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Many good ideas here and I discussed the "lists" thing with Mum last evening and she liked it. I think it tapped into her being a retired school teacher. lol As for siblings? Only one and it is exactly selfish, much younger than I and no help. And yes it is amazing that it is so difficult to find Aides with common sense these days.
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Based on previous posts, his mom is on medicaid home based services. In those circumstances, you can chooses from a list of agencies. Waiver pushes client rights and if mom does not give direction, the aides do not have to listen to family or lists, only what the patient wants at the time. A compentence test may need to be done on mom.
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Do you have siblings or other family members that can check on her? Do you think you can just leave her alone with only aides doing all of the caring? I very much doubt that this arrangement will work fo6long! Perhaps it's time get your Mom into an Assisted living home, as only then, will you be off the hook. What about when there is no aide there? What if there is a fire, a break in or a fall with injury? Maybe you haven't thought this completely through! After rereading your original post, I have my doubts!
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Lists! I would put up a daily check off list, where they actually have to check a box, each day of the week, a new list every day, as each days nessesities and requirements may be different, with a box on the bottom for comments, with it nessasary that they turn this weeks list into their supervisor each week. Now, you must not think that they will always do everything on the list each day, as each day will change according to your Mom's mood, temperament and abilities. But there must be a minimum requirement of each day, plus "the extra's), and nobody is going to do everything to your liking always, unfortunately. Every week, have a set time, when you get to speak with the nursing coordinator, and go over the lists, ans see what's not getting done, what notes have been made, and what needs changing up. Beyond that, you probably don't have a lot of control, if you aren't going there yourself. Don't set your expectations too high, at first anyways! Good luck!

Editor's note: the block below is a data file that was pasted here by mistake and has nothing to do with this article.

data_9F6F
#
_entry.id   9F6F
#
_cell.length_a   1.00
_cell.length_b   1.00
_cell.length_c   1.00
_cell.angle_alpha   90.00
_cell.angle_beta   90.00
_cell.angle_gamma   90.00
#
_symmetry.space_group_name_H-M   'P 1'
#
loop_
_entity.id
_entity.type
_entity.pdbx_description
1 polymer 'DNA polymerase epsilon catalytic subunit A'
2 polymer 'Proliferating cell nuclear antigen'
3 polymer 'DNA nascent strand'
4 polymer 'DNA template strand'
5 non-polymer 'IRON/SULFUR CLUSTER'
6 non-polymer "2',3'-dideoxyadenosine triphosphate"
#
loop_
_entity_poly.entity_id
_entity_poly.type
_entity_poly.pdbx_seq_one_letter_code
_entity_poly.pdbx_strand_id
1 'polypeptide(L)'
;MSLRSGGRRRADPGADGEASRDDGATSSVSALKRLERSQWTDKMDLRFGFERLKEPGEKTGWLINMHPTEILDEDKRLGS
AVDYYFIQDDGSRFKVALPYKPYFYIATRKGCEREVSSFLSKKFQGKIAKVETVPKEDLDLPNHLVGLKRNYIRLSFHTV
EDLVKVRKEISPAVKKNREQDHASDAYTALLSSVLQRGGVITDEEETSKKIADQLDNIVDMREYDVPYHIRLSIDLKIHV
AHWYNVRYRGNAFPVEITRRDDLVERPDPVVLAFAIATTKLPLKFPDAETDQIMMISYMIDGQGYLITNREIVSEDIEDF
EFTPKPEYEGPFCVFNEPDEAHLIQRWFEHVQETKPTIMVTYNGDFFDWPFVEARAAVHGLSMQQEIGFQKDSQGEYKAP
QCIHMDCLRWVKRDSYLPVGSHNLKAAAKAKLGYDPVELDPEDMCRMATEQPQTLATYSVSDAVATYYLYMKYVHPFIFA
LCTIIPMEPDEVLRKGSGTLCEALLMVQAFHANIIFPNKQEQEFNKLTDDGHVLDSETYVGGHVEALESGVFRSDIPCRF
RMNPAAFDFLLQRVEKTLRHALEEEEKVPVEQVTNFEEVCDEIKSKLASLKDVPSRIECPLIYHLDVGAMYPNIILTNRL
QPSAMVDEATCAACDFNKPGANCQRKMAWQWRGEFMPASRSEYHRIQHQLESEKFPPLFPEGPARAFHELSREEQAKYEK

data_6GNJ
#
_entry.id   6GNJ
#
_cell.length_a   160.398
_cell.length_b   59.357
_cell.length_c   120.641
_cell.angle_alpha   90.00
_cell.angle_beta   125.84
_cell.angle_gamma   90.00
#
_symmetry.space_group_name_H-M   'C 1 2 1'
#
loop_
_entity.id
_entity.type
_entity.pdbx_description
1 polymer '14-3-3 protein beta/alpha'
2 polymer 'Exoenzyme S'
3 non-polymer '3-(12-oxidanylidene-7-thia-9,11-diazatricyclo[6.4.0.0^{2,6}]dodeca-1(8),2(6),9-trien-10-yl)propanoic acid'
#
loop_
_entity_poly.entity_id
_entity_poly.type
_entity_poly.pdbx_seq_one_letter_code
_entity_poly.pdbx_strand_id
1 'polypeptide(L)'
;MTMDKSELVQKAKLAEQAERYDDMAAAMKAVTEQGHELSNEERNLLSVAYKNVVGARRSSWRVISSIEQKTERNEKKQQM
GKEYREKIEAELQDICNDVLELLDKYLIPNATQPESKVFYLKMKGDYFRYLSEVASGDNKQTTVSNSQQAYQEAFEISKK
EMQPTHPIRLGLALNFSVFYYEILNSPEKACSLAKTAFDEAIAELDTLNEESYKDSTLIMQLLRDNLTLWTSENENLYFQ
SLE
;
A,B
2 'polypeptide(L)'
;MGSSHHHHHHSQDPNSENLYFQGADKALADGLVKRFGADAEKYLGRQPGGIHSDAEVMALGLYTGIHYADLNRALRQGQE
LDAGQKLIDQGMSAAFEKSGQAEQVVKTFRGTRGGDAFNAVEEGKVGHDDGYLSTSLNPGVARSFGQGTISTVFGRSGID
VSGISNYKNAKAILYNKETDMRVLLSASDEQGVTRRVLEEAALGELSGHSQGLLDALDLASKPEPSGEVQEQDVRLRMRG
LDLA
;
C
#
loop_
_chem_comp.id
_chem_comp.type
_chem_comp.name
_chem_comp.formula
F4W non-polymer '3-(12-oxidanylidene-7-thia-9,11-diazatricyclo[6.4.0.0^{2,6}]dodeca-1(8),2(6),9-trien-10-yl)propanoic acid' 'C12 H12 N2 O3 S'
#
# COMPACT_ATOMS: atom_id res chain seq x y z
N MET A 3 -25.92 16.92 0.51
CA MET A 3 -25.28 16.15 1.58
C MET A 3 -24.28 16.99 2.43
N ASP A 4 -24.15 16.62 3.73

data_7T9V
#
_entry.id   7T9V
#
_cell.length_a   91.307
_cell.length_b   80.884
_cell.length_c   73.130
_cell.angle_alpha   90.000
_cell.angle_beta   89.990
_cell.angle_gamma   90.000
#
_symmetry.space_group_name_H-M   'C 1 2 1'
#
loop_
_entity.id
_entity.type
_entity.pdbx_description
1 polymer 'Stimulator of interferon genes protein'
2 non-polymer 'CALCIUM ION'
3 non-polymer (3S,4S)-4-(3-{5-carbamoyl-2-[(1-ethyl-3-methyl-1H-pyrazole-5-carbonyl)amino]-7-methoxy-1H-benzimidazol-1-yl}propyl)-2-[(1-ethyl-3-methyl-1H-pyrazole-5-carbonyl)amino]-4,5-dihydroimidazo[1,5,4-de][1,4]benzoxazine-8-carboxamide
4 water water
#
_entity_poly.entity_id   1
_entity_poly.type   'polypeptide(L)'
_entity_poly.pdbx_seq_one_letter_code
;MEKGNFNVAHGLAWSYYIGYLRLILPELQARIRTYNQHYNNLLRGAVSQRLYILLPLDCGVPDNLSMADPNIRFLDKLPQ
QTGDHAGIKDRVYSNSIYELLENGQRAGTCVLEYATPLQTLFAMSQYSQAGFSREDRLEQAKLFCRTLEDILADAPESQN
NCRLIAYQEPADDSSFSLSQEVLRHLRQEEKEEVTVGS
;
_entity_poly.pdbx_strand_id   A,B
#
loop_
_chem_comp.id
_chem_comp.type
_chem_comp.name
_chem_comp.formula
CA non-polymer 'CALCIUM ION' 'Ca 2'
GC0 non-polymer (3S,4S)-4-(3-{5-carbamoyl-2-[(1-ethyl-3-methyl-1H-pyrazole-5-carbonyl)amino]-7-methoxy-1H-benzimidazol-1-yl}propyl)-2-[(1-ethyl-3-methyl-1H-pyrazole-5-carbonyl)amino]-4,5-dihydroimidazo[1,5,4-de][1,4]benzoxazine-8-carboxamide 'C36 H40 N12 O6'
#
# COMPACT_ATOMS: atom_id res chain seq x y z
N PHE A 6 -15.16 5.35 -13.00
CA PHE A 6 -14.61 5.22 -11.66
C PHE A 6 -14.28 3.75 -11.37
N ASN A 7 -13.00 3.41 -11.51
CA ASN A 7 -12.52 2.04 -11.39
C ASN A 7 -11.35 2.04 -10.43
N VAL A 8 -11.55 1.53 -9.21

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It doesn't sound as if you are hiring through an agency, I can't imagine anyone hired that way feeling it appropriate to bring there child to work.
I think there are real advantages to hiring through an agency, there is some oversight, there is a possibility of backups if the main caregivers can't come to work.